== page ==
If Prop. 30 wins, Cal State roll back a nine percent tuition increase that hundreds of thousands of students have had to pay starting this semester. But the 15 Cal State Trustees and the presidents of the 23 campuses - a ready force of high caliber campaign workers – must adhere to limits on how strongly they can advocate for the ballot measure.
After two and a half years of litigious negotiations, protests and a strike vote, faculty at the 23 Cal State campuses overwhelmingly approved a new contract with the university system.
Union members didn’t gain much – the 1% across-the-board salary increase they’d asked for was a no-go. But they did manage to stave off even more cuts.
Lillian Taiz, president of the California Faculty Association, said it was imperative for future negotiations not to concede too much in this round.
“Not being in a hole is a real victory,” Taiz said and added, “We got some small things for our members…Really important elements.”
Those elements included preventing wage cuts for summer school and extension course faculty, and securing 3-year contracts for part-time lecturer faculty. That’ll provide some job security for more than half the teaching staff at Cal State campuses.
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California Gov. Jerry Brown speaks during a news conference on May 14, 2012 in Los Angeles, California. Brown proposes $8.3 billion cuts in California to help close a projected $16 billion budget shortfall.
It’s time to hold your nose and take a hard swallow. As Governor Jerry Brown disclosed the latest revised budget for the state, he said it’s time for Californians to take their medicine. The projected budget deficit has hit almost $16 billion, far greater than officials anticipated just five months ago.
That'll mean some "painful cuts" for the state's higher education institutions.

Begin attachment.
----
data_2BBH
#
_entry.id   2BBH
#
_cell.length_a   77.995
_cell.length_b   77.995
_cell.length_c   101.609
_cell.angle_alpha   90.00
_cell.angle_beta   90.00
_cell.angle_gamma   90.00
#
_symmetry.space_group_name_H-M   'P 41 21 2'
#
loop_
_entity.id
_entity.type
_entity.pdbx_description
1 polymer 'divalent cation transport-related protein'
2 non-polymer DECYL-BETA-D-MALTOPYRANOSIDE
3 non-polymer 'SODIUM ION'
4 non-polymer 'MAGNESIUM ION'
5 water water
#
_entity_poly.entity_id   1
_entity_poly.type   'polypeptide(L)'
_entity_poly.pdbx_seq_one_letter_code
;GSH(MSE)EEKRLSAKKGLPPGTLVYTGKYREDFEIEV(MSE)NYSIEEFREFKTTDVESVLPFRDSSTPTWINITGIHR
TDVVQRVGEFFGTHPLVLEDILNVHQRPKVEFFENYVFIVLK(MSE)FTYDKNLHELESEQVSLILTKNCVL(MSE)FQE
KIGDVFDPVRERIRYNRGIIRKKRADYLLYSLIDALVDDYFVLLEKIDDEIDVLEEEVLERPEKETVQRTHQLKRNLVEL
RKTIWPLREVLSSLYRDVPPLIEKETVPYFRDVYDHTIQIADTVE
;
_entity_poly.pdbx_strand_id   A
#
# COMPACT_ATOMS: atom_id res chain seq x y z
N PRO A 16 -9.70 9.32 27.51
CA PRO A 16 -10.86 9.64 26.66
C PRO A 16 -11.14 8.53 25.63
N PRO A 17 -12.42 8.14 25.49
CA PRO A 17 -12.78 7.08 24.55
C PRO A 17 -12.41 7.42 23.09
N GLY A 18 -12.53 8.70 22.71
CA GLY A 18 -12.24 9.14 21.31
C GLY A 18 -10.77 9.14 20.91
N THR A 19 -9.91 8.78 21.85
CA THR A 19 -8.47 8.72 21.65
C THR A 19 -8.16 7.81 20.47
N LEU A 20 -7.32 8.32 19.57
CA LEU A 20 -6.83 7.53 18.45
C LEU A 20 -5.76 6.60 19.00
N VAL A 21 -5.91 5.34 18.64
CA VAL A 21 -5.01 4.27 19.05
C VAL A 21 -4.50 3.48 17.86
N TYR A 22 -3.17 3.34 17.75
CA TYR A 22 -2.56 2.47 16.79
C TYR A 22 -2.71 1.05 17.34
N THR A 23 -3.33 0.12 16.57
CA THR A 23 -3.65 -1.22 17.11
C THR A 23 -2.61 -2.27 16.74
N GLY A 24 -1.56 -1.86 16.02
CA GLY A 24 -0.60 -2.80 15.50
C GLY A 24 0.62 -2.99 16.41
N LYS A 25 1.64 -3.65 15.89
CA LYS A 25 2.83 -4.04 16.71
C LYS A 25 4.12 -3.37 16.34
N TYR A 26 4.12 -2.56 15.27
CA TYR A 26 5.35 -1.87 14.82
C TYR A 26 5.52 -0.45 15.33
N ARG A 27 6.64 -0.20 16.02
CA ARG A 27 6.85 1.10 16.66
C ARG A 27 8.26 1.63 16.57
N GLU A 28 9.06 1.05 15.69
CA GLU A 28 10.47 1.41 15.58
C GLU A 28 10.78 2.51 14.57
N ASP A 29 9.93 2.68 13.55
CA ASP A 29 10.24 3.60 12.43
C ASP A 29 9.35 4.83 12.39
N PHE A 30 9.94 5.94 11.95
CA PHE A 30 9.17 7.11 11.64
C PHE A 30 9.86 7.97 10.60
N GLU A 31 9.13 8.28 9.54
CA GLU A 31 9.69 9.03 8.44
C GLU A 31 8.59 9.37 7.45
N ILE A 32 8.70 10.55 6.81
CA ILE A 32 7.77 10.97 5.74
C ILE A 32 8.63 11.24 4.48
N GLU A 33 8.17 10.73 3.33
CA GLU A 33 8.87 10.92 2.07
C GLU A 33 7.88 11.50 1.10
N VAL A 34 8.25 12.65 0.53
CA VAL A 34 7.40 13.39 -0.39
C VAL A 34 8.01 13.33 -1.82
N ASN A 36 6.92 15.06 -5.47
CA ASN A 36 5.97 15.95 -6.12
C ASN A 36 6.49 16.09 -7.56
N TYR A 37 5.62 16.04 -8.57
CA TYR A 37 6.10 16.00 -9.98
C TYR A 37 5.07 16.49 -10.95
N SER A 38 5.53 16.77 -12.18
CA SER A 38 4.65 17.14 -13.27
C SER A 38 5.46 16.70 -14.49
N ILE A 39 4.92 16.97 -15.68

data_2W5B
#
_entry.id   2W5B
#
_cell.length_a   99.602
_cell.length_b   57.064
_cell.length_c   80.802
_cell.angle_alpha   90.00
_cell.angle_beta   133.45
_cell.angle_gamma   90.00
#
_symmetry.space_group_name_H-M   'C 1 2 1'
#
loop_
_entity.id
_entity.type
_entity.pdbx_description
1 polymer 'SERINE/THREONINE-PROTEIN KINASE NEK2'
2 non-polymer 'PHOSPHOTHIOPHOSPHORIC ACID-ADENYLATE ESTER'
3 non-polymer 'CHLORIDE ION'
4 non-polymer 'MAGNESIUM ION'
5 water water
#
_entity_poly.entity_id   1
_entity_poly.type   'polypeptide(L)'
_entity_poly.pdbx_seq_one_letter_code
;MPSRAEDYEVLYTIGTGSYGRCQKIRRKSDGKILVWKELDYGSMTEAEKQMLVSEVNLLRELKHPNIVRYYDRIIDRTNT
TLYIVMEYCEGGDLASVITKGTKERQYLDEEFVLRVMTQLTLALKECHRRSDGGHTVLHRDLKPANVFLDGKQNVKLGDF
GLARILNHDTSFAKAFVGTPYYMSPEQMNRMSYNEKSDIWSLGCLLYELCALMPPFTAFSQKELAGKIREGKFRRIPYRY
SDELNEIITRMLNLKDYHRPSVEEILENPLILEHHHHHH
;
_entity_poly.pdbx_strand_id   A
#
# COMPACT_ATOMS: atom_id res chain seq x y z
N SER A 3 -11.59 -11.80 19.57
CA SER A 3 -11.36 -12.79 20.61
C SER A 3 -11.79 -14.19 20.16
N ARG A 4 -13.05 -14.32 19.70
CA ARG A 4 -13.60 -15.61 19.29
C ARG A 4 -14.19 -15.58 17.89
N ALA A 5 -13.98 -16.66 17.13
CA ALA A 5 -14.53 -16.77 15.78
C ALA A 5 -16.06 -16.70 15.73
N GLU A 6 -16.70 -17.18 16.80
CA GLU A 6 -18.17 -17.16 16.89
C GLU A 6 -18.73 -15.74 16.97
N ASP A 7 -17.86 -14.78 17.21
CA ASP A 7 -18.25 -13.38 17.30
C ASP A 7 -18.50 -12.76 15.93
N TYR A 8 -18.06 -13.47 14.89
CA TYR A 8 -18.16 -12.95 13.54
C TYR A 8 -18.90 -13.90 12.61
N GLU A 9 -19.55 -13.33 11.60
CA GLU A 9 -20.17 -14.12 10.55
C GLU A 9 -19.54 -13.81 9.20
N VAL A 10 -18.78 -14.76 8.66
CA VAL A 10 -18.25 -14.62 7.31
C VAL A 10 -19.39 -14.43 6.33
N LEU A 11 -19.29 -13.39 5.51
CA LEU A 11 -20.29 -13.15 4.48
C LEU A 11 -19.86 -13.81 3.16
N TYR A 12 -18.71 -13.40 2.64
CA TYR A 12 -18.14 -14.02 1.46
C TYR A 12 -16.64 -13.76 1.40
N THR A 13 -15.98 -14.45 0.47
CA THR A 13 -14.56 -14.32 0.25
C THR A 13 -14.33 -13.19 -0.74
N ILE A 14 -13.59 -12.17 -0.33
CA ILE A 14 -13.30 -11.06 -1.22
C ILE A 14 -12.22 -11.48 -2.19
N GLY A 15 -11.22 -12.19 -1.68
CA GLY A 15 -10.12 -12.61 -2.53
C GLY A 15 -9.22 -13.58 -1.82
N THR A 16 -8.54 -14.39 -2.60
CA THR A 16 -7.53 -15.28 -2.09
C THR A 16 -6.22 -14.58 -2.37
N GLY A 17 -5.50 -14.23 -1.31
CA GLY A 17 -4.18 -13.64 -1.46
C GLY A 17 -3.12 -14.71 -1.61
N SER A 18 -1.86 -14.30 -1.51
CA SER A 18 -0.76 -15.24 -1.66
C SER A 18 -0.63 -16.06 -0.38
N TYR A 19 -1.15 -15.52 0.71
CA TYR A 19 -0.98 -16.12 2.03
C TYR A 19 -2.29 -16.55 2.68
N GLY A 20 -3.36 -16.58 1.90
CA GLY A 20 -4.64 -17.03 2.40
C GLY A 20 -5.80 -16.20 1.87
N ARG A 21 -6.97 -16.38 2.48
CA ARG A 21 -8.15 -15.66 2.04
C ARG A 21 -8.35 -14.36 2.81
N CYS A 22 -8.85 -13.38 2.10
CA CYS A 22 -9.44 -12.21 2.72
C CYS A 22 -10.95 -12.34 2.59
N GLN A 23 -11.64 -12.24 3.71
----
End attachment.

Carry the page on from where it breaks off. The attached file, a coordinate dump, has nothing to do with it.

That is unless voters pass a tax initiative intended to maintain the state’s public school budget at its present level. That still keeps California’s higher education spending well below Kentucky’s, Mississippi’s, and West Virginia’s.
If the tax ballot measure fails, the University of California and California State systems would each receive $250 million less than they did this year. That’s $50 million more in cuts than projected back in January.
Lars Walton, a vice chancellor at UC Irvine, said the cuts project a bleak future ahead for the UC system alongside with administrative cuts it’s already made.
"We’ve laid off, system wide, 4,400 employees," says Walton. "Eliminated close to 4,000 positions, deferred academic hiring, cut academic programs, and certainly that has pulled back the university as far as we can go. So there’s little that we can do anymore in terms of wiggle room on the edges."
The Cal State system also operates on the fiscal edge. At Cal State Long Beach, the school faces a deficit of about $34 million according to President King Alexander.
"That’s equivalent to us basically closing the entire College of Business and the entire College of Engineering," he said.
In preparation for more reductions, Alexander said all 23 Cal State campuses have already closed enrollment for the Spring 2013 semester. That means Cal state schools won’t admit any transfer students mid-year. The system’s also considering waitlisting the entire incoming class for the 2013 Fall semester.
The situation is just as dire at community colleges. Jonathan Lightman is executive director of the Faculty Association of California Community Colleges. He hopes that the potential consequences of state budget cuts will move voters in November.